family, namely, Vijayaditya, who was a subordinate of Vikramaditya VI in
the A.D. 1088 (No. 93).
In addition to Vijayaditya this record speaks of Siriyagaradeva
who by his name appears to be also of ht Mature family.
The earliest notice of this family seems to be found in a record
of 9th century A.D. of a Rashtrakuta king, whose name and
date are lost (No. 38).
The name of this family is spelt as Mattara in that record.
the exploits of Kundaraja recounted in one of the inscriptions (No. 44)
the following are noteworthy.
He is stated to have undertaken to burn the (city of) Muggeri, to
humble the pride of Mummuni and to force the lord of Kanyakubja to flee
to the Himalayas.
It is difficult to identify the Mummuni mentioned here.
earliest date we have for the only Mummuni we know of , is A.D.
is the Silahara prince of Northern Konkan.
Since the record under review is of A.D. 1019, it cannot be
ascertained if the two Mummunis are identical.
the inscriptions of Somesvara I, No. 68, dated Saka 985 (A.D.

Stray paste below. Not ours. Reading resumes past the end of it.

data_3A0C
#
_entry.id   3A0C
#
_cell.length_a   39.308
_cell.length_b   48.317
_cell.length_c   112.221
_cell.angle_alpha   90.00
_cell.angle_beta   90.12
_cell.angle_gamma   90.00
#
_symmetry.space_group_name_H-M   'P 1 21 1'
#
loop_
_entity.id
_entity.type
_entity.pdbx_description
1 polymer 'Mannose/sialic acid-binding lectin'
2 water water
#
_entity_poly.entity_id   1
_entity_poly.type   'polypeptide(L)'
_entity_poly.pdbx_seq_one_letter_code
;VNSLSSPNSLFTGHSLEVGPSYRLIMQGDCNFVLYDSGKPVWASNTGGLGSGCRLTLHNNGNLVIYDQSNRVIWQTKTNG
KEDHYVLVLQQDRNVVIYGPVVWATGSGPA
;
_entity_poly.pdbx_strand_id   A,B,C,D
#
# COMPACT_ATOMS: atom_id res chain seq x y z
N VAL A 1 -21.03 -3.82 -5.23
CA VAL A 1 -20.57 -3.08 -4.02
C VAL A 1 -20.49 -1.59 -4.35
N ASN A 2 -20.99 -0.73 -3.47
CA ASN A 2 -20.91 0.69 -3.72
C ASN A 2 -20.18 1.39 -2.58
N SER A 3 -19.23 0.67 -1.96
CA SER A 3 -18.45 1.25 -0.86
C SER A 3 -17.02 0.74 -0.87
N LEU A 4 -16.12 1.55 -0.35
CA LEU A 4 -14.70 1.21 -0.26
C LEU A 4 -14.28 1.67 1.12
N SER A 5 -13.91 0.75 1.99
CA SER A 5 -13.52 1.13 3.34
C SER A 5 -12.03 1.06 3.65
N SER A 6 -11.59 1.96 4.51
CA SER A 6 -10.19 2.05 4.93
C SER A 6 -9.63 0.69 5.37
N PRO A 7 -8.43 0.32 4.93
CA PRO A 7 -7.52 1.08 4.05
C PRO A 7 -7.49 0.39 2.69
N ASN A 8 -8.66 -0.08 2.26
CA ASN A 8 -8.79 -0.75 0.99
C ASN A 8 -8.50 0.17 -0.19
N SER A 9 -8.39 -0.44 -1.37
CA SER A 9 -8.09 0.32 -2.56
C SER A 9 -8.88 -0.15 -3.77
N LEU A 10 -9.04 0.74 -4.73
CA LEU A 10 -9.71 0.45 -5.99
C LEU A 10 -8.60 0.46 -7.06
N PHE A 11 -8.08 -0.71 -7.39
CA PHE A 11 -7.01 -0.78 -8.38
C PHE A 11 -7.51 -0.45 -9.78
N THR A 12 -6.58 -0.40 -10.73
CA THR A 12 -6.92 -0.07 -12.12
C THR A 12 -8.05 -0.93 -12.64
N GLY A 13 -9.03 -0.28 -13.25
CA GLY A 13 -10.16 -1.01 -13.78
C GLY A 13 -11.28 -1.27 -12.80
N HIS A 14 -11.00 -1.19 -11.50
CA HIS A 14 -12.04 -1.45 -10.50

1062), mentions Indrakesiyarasa of the Manaleyara lineage
as a manneya.
Evidently he is identical with Indrakesi, who is stated in
the Prince of Wales Museum record to have made a grant of land in A.D.
the present record would extend his period by two years.
feudatory of a well-known family is referred to in No. 66.
He is Mahamandalesvara Toyiladeva of the Kadamba
dynasty (of Hangal), who was governing banavasi Twelve-thousand and
Panungal Five-hundred in Saka 984 (A.D. 1062).
Though this name is not found among the already know members of
this family, it is not improbable that he is the same as Toyimadeva, the
son of king of Somesvaraâs aunt Akkadevi, for he (Toyimadeva) was
governing the same divisions in A.D. 1064.
It may be noted here that at the time of making the grant
recorded in this inscription, Toyiladeva was residing in the camp (irke-vidu)
This information is interesting as it would show that
Payitthana (Pratishthana) which was the capital of the Satavahanas as
early as the 1st century B.C. continued to be an important
place even in the 11th century A.D.
who was governing
Belvola Three-hundred from Annigere, as a subordinate of Somesvara I,